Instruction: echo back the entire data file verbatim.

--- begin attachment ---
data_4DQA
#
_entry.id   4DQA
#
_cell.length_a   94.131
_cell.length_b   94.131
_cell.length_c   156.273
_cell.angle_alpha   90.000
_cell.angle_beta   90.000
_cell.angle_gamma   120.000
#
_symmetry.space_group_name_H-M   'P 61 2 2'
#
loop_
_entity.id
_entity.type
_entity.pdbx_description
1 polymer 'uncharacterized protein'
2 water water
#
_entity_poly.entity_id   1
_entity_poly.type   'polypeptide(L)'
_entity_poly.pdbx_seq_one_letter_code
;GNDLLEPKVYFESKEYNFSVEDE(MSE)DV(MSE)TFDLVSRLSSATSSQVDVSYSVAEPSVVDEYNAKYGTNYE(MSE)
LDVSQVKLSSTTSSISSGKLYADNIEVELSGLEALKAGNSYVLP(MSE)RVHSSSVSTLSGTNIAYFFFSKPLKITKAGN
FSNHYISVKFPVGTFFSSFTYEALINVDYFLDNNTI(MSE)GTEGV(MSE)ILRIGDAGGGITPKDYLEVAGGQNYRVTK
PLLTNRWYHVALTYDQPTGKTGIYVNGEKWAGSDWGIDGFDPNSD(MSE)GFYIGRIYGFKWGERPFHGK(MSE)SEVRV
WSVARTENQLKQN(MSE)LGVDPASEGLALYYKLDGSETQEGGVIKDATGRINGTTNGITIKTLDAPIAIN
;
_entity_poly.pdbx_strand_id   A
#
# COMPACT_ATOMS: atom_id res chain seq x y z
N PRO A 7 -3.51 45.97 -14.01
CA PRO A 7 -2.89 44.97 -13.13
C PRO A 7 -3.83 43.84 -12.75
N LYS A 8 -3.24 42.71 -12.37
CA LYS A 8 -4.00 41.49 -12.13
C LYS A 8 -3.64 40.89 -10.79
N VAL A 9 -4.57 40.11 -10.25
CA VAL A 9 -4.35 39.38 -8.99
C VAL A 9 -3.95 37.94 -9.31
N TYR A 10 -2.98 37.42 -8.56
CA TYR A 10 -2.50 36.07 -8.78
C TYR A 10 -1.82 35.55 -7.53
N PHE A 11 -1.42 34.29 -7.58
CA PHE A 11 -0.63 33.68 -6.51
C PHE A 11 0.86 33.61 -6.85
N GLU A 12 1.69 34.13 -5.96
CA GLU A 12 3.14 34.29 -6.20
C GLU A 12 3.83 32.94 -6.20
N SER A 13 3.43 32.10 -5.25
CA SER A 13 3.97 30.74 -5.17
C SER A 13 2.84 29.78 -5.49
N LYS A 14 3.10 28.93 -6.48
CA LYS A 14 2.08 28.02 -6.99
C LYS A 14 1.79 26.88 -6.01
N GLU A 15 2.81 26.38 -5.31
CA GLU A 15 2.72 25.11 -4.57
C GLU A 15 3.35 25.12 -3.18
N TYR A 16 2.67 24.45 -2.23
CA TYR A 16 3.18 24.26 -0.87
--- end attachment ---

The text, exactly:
data_4DQA
#
_entry.id   4DQA
#
_cell.length_a   94.131
_cell.length_b   94.131
_cell.length_c   156.273
_cell.angle_alpha   90.000
_cell.angle_beta   90.000
_cell.angle_gamma   120.000
#
_symmetry.space_group_name_H-M   'P 61 2 2'
#
loop_
_entity.id
_entity.type
_entity.pdbx_description
1 polymer 'uncharacterized protein'
2 water water
#
_entity_poly.entity_id   1
_entity_poly.type   'polypeptide(L)'
_entity_poly.pdbx_seq_one_letter_code
;GNDLLEPKVYFESKEYNFSVEDE(MSE)DV(MSE)TFDLVSRLSSATSSQVDVSYSVAEPSVVDEYNAKYGTNYE(MSE)
LDVSQVKLSSTTSSISSGKLYADNIEVELSGLEALKAGNSYVLP(MSE)RVHSSSVSTLSGTNIAYFFFSKPLKITKAGN
FSNHYISVKFPVGTFFSSFTYEALINVDYFLDNNTI(MSE)GTEGV(MSE)ILRIGDAGGGITPKDYLEVAGGQNYRVTK
PLLTNRWYHVALTYDQPTGKTGIYVNGEKWAGSDWGIDGFDPNSD(MSE)GFYIGRIYGFKWGERPFHGK(MSE)SEVRV
WSVARTENQLKQN(MSE)LGVDPASEGLALYYKLDGSETQEGGVIKDATGRINGTTNGITIKTLDAPIAIN
;
_entity_poly.pdbx_strand_id   A
#
# COMPACT_ATOMS: atom_id res chain seq x y z
N PRO A 7 -3.51 45.97 -14.01
CA PRO A 7 -2.89 44.97 -13.13
C PRO A 7 -3.83 43.84 -12.75
N LYS A 8 -3.24 42.71 -12.37
CA LYS A 8 -4.00 41.49 -12.13
C LYS A 8 -3.64 40.89 -10.79
N VAL A 9 -4.57 40.11 -10.25
CA VAL A 9 -4.35 39.38 -8.99
C VAL A 9 -3.95 37.94 -9.31
N TYR A 10 -2.98 37.42 -8.56
CA TYR A 10 -2.50 36.07 -8.78
C TYR A 10 -1.82 35.55 -7.53
N PHE A 11 -1.42 34.29 -7.58
CA PHE A 11 -0.63 33.68 -6.51
C PHE A 11 0.86 33.61 -6.85
N GLU A 12 1.69 34.13 -5.96
CA GLU A 12 3.14 34.29 -6.20
C GLU A 12 3.83 32.94 -6.20
N SER A 13 3.43 32.10 -5.25
CA SER A 13 3.97 30.74 -5.17
C SER A 13 2.84 29.78 -5.49
N LYS A 14 3.10 28.93 -6.48
CA LYS A 14 2.08 28.02 -6.99
C LYS A 14 1.79 26.88 -6.01
N GLU A 15 2.81 26.38 -5.31
CA GLU A 15 2.72 25.11 -4.57
C GLU A 15 3.35 25.12 -3.18
N TYR A 16 2.67 24.45 -2.23
CA TYR A 16 3.18 24.26 -0.87